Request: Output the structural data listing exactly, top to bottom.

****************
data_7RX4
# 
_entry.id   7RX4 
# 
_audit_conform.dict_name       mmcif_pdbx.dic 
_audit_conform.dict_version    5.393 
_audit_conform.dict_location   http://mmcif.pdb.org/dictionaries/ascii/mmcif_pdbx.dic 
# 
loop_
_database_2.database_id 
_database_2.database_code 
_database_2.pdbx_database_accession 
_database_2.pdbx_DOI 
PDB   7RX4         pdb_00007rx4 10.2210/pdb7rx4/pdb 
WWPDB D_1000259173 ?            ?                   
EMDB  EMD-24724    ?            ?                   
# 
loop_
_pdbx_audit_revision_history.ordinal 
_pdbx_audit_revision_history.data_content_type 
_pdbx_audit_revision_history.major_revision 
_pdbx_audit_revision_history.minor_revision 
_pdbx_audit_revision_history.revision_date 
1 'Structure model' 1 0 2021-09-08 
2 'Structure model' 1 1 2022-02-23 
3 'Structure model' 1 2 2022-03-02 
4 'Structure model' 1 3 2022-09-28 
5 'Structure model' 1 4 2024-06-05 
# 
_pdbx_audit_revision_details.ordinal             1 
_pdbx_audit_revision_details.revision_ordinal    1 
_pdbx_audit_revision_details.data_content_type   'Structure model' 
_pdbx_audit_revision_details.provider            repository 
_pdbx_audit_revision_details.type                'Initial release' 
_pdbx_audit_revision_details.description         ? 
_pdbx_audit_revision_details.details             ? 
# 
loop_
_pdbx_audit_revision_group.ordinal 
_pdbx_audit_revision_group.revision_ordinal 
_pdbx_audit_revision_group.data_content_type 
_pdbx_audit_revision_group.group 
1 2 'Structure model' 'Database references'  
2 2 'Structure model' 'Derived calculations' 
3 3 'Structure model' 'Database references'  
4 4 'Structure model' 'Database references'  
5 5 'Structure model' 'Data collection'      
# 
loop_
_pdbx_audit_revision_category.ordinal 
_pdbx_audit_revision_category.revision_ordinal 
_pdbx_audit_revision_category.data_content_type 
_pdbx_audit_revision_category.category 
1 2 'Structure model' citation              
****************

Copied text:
data_7RX4
# 
_entry.id   7RX4 
# 
_audit_conform.dict_name       mmcif_pdbx.dic 
_audit_conform.dict_version    5.393 
_audit_conform.dict_location   http://mmcif.pdb.org/dictionaries/ascii/mmcif_pdbx.dic 
# 
loop_
_database_2.database_id 
_database_2.database_code 
_database_2.pdbx_database_accession 
_database_2.pdbx_DOI 
PDB   7RX4         pdb_00007rx4 10.2210/pdb7rx4/pdb 
WWPDB D_1000259173 ?            ?                   
EMDB  EMD-24724    ?            ?                   
# 
loop_
_pdbx_audit_revision_history.ordinal 
_pdbx_audit_revision_history.data_content_type 
_pdbx_audit_revision_history.major_revision 
_pdbx_audit_revision_history.minor_revision 
_pdbx_audit_revision_history.revision_date 
1 'Structure model' 1 0 2021-09-08 
2 'Structure model' 1 1 2022-02-23 
3 'Structure model' 1 2 2022-03-02 
4 'Structure model' 1 3 2022-09-28 
5 'Structure model' 1 4 2024-06-05 
# 
_pdbx_audit_revision_details.ordinal             1 
_pdbx_audit_revision_details.revision_ordinal    1 
_pdbx_audit_revision_details.data_content_type   'Structure model' 
_pdbx_audit_revision_details.provider            repository 
_pdbx_audit_revision_details.type                'Initial release' 
_pdbx_audit_revision_details.description         ? 
_pdbx_audit_revision_details.details             ? 
# 
loop_
_pdbx_audit_revision_group.ordinal 
_pdbx_audit_revision_group.revision_ordinal 
_pdbx_audit_revision_group.data_content_type 
_pdbx_audit_revision_group.group 
1 2 'Structure model' 'Database references'  
2 2 'Structure model' 'Derived calculations' 
3 3 'Structure model' 'Database references'  
4 4 'Structure model' 'Database references'  
5 5 'Structure model' 'Data collection'      
# 
loop_
_pdbx_audit_revision_category.ordinal 
_pdbx_audit_revision_category.revision_ordinal 
_pdbx_audit_revision_category.data_content_type 
_pdbx_audit_revision_category.category 
1 2 'Structure model' citation              